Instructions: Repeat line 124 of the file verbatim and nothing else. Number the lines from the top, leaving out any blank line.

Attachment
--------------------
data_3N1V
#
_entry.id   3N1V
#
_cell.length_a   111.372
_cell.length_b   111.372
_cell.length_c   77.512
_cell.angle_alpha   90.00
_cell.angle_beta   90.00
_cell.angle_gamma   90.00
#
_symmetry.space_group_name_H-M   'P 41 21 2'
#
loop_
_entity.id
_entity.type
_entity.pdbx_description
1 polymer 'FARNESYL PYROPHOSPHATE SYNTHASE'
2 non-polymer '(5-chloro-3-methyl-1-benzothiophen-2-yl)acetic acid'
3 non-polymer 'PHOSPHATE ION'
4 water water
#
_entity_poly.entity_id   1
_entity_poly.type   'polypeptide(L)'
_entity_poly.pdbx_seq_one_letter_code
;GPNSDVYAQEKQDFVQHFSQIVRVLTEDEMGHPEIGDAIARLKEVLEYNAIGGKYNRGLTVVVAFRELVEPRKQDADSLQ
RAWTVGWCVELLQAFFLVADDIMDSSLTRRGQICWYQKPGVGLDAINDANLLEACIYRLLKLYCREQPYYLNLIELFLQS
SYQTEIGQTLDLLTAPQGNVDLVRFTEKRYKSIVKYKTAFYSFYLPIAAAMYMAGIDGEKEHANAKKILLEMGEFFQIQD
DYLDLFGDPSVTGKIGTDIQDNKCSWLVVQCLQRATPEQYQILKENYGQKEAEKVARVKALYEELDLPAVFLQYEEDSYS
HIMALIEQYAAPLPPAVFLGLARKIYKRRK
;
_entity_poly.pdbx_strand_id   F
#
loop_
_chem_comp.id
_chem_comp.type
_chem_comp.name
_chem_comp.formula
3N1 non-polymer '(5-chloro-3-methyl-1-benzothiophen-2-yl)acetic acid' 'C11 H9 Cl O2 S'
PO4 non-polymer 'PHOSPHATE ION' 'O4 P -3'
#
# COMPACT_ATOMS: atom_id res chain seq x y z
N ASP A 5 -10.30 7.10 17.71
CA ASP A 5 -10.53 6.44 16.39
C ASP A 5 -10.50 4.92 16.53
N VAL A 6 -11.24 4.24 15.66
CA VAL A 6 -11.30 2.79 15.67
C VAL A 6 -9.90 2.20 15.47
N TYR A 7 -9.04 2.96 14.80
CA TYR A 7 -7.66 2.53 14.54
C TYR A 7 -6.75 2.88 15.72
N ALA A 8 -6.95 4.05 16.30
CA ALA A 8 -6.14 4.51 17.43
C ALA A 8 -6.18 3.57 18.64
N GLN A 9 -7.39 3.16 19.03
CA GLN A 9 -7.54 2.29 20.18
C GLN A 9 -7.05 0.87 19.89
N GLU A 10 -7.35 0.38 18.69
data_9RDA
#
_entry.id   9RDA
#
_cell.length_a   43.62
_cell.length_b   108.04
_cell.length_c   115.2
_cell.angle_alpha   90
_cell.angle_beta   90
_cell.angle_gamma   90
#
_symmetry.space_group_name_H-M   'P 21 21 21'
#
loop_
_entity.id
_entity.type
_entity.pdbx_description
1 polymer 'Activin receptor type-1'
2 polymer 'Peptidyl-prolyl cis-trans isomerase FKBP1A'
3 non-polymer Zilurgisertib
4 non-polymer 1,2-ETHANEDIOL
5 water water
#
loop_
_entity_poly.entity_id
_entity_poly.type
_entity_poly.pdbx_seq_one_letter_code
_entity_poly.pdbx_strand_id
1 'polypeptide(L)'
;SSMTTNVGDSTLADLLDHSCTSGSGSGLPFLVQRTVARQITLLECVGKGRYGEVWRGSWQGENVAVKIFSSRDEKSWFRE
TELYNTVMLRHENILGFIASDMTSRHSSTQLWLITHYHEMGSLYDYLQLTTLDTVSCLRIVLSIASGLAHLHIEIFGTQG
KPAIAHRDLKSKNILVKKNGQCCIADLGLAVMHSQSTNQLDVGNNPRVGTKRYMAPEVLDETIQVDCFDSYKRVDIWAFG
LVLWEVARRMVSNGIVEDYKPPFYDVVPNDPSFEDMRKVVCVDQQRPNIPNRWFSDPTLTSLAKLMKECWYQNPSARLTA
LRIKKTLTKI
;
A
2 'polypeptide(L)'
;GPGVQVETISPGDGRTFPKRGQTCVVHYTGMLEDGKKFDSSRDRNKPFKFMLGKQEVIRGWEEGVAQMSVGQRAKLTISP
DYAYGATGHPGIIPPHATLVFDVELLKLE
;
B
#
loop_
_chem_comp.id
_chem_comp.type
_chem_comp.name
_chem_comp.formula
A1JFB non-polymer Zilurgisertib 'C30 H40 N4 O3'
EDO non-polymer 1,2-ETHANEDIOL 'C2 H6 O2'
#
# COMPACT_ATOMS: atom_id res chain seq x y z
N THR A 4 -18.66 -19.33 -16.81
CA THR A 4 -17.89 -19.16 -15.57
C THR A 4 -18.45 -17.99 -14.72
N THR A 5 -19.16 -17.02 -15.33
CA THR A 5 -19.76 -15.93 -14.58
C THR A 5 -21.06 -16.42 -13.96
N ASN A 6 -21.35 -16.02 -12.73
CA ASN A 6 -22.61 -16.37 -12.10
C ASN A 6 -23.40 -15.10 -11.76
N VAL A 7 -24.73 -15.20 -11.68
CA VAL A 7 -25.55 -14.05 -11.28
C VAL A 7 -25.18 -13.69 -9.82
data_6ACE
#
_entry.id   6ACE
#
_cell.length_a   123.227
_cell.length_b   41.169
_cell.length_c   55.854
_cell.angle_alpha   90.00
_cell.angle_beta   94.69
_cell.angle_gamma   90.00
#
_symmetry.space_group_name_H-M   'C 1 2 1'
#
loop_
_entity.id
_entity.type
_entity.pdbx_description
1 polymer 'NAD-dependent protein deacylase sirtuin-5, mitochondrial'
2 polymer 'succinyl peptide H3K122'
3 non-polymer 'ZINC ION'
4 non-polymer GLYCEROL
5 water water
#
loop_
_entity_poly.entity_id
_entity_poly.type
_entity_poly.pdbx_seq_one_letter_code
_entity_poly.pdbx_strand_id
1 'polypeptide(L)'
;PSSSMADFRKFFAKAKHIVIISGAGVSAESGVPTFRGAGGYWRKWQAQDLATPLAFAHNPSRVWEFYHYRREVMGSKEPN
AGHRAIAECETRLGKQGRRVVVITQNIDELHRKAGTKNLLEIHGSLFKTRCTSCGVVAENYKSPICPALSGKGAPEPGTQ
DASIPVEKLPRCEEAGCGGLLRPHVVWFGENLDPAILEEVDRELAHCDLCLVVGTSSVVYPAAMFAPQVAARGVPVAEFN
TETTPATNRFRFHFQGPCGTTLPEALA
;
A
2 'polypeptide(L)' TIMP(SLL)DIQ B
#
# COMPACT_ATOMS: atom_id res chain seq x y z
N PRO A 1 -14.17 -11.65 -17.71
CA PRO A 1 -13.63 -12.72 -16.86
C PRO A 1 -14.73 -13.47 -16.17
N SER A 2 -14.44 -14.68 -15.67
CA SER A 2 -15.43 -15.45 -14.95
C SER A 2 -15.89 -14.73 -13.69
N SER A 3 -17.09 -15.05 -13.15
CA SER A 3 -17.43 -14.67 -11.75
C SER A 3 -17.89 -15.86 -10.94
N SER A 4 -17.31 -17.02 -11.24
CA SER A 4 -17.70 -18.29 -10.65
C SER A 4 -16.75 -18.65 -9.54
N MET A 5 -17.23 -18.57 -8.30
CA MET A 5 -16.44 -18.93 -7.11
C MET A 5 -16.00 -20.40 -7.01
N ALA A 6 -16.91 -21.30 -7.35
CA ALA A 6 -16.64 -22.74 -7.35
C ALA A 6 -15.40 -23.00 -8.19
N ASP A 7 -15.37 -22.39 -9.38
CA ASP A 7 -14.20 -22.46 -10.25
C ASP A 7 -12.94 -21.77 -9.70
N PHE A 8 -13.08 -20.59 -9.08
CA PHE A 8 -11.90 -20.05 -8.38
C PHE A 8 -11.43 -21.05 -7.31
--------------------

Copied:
_entry.id   6ACE